Big data, redux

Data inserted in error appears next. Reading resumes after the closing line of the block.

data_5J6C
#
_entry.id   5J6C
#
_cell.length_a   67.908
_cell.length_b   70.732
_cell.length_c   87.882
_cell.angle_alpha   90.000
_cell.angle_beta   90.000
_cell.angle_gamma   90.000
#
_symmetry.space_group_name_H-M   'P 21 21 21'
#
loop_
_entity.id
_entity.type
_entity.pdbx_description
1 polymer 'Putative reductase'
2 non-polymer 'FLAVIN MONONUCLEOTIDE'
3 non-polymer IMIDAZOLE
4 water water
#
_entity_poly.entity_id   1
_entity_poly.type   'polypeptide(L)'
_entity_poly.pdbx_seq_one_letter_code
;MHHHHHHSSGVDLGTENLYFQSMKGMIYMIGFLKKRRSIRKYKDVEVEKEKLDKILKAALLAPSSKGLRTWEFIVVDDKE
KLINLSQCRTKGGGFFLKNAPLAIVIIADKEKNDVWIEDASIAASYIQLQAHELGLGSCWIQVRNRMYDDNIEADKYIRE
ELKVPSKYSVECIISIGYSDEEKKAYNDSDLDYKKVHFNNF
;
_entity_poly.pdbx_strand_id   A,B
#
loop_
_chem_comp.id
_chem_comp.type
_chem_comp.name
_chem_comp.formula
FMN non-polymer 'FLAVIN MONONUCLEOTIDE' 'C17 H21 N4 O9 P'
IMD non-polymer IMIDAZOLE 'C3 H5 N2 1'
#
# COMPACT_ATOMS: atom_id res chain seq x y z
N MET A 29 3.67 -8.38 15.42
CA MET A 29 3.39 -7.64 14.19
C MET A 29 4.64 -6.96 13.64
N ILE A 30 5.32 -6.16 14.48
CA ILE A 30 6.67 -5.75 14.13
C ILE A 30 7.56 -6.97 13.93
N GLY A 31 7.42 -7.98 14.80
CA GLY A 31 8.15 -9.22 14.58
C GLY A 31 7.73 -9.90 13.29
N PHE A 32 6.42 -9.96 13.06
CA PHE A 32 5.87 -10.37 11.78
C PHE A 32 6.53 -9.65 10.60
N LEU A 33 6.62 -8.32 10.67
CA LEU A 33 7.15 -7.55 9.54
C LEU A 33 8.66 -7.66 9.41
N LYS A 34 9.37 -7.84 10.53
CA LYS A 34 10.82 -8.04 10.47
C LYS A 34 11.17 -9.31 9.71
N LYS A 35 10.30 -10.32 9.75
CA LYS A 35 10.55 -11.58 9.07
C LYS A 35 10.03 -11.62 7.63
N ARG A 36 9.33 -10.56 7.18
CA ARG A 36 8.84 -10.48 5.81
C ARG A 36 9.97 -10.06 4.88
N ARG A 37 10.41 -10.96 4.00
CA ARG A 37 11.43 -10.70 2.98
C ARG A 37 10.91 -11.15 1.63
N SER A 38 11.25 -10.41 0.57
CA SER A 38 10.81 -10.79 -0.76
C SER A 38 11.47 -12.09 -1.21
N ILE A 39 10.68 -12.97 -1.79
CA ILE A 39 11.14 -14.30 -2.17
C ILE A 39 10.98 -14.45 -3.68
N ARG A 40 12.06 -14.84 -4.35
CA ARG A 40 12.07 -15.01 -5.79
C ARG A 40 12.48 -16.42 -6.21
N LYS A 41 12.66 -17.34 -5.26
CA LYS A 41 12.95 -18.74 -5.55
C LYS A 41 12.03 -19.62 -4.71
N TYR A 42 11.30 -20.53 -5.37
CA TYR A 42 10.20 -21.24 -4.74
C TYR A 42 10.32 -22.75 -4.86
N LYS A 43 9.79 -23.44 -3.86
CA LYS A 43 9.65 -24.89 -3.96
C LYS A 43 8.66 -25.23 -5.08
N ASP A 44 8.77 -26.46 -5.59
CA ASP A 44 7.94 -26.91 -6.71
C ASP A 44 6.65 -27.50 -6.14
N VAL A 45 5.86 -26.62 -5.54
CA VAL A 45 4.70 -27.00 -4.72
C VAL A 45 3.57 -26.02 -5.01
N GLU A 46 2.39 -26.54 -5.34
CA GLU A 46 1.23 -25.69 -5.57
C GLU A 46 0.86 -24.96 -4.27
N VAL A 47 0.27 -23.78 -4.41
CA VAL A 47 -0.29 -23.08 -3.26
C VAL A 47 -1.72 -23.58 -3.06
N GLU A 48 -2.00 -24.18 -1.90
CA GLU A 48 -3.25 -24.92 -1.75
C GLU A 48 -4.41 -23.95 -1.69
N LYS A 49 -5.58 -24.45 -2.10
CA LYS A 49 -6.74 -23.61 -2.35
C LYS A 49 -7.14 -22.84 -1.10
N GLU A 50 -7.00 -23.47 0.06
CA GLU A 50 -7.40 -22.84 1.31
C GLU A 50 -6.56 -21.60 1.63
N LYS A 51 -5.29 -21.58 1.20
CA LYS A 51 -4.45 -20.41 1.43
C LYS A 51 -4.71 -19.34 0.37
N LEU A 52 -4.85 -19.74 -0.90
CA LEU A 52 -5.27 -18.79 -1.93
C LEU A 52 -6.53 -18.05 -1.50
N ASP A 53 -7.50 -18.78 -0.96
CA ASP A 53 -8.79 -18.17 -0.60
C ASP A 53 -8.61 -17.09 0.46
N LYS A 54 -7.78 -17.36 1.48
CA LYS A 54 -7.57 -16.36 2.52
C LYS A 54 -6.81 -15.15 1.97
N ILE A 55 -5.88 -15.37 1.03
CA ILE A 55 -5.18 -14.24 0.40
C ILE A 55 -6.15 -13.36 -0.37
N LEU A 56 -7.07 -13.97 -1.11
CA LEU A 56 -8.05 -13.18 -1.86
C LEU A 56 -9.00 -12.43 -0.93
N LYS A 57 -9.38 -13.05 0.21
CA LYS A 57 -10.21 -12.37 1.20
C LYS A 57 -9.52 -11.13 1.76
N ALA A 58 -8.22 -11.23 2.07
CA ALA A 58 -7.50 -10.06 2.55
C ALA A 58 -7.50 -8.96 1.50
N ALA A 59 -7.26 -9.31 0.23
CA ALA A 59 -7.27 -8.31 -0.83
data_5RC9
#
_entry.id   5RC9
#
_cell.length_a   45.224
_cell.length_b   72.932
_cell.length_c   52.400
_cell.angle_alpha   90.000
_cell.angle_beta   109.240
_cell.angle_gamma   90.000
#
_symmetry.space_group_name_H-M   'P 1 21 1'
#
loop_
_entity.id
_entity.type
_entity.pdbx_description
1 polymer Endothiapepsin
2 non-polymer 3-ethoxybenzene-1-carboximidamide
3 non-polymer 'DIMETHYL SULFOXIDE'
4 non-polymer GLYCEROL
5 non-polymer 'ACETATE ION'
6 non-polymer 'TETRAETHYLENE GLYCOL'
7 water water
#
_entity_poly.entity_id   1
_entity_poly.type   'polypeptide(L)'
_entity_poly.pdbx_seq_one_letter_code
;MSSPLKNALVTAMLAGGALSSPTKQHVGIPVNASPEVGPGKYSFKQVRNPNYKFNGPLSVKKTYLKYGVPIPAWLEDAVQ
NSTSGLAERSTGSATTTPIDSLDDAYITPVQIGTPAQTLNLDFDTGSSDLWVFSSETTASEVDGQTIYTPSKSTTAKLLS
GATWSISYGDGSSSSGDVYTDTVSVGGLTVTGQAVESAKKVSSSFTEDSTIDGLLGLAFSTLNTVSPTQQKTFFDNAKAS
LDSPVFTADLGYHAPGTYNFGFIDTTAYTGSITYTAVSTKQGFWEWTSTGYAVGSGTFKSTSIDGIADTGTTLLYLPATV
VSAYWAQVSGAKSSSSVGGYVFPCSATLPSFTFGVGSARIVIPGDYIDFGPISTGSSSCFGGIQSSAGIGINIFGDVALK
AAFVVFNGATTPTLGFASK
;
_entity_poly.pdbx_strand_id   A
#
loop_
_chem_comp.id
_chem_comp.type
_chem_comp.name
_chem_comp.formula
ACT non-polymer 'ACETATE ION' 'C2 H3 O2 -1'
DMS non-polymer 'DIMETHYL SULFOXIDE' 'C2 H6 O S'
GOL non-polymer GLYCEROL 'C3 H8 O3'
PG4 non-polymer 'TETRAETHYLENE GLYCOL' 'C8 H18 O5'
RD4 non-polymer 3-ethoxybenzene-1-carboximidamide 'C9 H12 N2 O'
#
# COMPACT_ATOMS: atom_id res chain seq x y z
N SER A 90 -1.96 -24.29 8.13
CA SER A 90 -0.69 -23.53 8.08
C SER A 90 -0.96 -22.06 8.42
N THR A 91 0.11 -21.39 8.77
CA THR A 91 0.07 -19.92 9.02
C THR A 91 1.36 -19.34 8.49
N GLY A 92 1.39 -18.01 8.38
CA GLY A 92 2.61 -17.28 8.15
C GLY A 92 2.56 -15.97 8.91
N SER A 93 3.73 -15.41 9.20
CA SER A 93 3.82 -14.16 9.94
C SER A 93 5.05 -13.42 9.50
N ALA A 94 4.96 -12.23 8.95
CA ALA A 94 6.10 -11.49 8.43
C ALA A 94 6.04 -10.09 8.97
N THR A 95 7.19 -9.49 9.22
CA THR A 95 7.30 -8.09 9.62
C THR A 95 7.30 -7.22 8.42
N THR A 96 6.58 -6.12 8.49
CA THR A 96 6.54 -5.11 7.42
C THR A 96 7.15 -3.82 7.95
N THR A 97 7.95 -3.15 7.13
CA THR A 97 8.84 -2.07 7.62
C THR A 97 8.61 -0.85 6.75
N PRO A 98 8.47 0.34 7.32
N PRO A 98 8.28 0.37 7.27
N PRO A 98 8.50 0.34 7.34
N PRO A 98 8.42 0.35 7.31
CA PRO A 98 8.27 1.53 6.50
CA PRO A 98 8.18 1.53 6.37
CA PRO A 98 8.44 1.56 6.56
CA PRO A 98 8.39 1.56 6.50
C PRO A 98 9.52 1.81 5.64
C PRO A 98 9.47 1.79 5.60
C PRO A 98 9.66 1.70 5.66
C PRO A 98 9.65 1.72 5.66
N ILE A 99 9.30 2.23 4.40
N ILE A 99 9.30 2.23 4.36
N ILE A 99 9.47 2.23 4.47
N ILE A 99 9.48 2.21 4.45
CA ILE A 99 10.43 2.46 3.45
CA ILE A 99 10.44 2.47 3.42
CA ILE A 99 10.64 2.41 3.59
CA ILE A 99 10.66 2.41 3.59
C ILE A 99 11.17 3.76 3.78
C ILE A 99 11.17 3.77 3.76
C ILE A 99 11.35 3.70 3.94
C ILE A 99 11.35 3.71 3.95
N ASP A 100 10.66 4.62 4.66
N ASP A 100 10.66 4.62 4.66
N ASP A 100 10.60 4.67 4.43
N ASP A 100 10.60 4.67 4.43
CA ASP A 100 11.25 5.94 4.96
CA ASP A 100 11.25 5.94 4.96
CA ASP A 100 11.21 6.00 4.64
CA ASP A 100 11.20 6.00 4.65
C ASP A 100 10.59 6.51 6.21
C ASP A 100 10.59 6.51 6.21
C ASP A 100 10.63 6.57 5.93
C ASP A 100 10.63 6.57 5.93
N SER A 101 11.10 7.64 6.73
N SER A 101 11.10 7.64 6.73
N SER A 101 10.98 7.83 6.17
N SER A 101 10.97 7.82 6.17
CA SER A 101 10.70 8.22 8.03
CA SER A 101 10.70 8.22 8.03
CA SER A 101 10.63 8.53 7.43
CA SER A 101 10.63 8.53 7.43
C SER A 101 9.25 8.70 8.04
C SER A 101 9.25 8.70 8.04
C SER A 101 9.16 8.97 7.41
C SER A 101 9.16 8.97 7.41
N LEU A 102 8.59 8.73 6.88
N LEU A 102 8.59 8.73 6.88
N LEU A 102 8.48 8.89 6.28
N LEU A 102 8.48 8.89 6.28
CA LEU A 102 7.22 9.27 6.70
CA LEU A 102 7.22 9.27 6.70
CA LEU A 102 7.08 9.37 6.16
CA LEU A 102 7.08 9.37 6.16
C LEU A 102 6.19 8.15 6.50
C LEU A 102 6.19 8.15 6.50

We’ve repeatedly called on the University to be more transparent. Its disclosure of students’ social security numbers was not what we had in mind, the Cavalier Daily reports. The 18,700 or so students who recently received Aetna Health Insurance mailers with their social security numbers stamped on the envelopes’ fronts will likely agree. Between last summer’s opacity and this summer’s recklessness, it might take until summer 2014 for our school to strike a sane middle ground when it comes to what information it shares and what information it protects. This month’s mailing error was not the first time the University has failed to exercise due diligence to protect vulnerable data. Last June, officials accidentally posted more than 300 transcripts, some containing social security numbers, on a University website. And in 2006 a computer programming error caused a spreadsheet listing the social security numbers of 632 students to land in other students’ email inboxes. Given the importance of respecting sensitive information in a so-called “digital age,” one would expect an institution as large and as eminent as the University to have protocols in place to ensure private data stays private.

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